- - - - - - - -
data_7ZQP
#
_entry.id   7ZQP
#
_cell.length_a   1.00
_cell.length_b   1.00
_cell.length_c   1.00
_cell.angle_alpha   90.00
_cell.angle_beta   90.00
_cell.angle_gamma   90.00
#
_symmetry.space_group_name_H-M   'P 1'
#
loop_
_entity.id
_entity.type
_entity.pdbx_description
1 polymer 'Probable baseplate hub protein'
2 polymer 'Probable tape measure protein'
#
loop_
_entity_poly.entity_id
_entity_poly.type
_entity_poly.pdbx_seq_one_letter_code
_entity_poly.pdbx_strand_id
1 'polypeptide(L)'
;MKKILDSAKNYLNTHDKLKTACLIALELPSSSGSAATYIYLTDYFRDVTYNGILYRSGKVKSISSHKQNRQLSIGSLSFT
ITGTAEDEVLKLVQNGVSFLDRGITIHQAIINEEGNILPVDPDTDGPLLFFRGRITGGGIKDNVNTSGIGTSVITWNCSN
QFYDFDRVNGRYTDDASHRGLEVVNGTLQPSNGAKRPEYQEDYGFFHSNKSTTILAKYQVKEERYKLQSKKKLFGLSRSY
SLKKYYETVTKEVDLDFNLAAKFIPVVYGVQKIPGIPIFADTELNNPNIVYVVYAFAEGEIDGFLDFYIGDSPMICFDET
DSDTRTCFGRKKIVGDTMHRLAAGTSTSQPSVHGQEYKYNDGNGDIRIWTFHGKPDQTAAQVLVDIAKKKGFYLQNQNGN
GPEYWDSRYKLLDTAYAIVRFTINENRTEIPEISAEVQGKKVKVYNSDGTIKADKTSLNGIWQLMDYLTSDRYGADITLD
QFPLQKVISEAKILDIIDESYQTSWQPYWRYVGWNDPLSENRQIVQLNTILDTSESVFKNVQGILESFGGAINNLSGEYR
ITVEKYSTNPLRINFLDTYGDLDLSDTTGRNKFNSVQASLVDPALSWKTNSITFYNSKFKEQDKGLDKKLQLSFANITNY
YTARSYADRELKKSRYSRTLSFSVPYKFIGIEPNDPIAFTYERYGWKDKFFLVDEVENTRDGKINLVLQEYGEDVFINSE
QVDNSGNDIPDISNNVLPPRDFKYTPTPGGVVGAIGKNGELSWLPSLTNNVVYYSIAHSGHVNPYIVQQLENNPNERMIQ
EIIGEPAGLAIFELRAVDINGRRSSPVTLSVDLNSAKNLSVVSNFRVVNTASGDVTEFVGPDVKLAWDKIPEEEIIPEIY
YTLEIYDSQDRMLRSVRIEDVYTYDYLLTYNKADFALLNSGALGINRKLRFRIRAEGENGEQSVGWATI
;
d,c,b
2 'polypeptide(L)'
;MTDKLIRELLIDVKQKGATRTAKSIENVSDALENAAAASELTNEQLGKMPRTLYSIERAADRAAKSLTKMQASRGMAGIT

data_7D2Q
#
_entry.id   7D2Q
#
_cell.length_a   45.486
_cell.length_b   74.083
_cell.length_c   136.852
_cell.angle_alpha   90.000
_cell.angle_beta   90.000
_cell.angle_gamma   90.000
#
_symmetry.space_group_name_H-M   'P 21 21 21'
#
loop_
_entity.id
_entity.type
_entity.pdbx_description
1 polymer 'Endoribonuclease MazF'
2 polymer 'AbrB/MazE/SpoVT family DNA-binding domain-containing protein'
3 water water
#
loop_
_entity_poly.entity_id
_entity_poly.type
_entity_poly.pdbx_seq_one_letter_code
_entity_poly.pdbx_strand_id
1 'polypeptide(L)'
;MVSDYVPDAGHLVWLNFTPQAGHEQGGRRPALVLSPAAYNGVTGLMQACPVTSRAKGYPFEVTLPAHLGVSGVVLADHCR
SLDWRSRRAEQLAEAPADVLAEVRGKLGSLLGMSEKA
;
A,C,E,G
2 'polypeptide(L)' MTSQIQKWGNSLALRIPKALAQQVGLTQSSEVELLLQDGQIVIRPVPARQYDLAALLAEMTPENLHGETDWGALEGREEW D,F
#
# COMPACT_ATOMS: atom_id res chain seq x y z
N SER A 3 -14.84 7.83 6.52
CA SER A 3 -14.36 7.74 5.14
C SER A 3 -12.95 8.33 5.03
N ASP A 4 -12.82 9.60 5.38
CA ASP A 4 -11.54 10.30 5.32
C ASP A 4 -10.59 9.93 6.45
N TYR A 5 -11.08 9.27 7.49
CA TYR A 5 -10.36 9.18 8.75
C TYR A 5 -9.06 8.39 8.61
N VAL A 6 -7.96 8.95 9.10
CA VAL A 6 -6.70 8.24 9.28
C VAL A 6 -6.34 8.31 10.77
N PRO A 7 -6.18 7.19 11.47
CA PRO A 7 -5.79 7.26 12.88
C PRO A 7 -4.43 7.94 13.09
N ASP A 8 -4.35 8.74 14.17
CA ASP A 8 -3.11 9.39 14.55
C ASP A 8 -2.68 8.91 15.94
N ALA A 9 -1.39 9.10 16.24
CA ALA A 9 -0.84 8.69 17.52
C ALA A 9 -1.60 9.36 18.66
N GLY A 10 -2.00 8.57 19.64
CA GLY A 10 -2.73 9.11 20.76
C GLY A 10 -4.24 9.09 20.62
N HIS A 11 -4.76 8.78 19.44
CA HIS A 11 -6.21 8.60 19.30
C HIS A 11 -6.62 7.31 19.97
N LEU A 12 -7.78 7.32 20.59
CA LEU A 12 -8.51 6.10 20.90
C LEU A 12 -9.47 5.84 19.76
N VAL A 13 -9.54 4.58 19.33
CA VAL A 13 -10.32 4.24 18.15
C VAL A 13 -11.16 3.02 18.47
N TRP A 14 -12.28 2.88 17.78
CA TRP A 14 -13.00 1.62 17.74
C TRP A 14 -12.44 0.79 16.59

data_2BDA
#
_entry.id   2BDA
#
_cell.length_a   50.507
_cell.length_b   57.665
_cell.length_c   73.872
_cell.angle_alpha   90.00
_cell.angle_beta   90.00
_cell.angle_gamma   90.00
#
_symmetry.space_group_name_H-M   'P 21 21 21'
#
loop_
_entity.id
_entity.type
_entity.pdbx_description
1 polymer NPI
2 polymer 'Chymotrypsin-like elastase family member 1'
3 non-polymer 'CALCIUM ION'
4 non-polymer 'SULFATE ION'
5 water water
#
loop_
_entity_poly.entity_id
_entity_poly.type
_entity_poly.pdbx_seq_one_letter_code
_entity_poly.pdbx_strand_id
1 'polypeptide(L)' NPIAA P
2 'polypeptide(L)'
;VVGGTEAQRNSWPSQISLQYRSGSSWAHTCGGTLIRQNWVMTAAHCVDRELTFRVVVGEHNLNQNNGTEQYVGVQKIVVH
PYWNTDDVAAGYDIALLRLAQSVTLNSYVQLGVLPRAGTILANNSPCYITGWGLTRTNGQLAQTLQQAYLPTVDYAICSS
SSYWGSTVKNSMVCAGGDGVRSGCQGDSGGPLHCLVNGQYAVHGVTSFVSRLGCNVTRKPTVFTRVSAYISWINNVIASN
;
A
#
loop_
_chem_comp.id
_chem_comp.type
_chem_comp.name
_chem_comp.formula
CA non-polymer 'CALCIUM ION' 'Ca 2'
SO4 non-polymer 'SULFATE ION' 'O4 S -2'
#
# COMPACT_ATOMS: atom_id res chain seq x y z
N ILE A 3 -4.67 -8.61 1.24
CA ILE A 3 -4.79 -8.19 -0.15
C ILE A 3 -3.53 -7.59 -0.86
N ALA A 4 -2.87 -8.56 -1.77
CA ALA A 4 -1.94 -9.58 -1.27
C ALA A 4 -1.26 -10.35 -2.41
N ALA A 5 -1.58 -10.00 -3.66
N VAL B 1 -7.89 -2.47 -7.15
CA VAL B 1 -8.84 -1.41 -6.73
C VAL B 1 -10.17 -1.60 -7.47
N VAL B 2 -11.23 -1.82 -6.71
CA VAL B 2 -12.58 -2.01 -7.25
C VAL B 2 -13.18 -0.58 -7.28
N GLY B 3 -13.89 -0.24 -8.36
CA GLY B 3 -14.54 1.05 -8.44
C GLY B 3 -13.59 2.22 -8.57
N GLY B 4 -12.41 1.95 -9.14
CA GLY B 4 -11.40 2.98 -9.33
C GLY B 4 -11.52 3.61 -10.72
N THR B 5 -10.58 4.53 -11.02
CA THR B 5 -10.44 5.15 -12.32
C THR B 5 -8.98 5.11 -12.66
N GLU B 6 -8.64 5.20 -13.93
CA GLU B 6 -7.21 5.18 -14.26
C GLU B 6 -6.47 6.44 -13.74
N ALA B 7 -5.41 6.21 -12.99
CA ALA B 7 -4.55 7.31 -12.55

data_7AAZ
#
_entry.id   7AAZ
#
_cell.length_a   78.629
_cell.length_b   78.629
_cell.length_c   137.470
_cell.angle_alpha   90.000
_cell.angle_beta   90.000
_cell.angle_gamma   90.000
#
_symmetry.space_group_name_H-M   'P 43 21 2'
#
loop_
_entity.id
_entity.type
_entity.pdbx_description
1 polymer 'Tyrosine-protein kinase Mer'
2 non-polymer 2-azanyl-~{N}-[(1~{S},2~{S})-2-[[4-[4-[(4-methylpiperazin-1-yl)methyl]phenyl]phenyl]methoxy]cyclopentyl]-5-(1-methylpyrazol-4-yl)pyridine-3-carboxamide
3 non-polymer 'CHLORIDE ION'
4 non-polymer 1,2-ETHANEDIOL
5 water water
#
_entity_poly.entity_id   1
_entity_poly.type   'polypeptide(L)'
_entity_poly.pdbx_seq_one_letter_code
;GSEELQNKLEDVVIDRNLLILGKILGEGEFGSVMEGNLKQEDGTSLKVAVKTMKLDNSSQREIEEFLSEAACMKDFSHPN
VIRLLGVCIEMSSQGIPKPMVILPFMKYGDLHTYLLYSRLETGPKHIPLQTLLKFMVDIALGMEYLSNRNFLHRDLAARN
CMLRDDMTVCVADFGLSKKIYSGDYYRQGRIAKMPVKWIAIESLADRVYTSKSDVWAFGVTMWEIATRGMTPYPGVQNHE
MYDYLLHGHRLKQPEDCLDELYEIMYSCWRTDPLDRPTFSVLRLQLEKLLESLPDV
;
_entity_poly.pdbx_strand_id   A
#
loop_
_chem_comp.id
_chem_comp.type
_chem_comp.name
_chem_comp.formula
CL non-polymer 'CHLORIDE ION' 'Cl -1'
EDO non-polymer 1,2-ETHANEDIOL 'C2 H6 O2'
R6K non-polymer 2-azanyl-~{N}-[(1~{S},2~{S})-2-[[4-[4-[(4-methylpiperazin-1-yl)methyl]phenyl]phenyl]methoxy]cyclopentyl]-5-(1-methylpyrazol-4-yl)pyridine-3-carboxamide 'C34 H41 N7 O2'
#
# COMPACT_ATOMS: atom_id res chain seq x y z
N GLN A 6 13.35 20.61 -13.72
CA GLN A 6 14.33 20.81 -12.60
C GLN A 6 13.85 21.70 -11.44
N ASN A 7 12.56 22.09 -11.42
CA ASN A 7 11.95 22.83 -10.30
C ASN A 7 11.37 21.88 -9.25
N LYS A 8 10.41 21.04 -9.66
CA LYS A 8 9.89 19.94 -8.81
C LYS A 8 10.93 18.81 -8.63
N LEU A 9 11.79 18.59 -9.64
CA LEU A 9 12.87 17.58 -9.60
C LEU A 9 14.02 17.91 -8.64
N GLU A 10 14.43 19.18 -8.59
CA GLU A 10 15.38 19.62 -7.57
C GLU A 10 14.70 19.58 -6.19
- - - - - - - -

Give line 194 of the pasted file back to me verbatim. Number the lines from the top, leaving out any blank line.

_cell.angle_gamma   90.000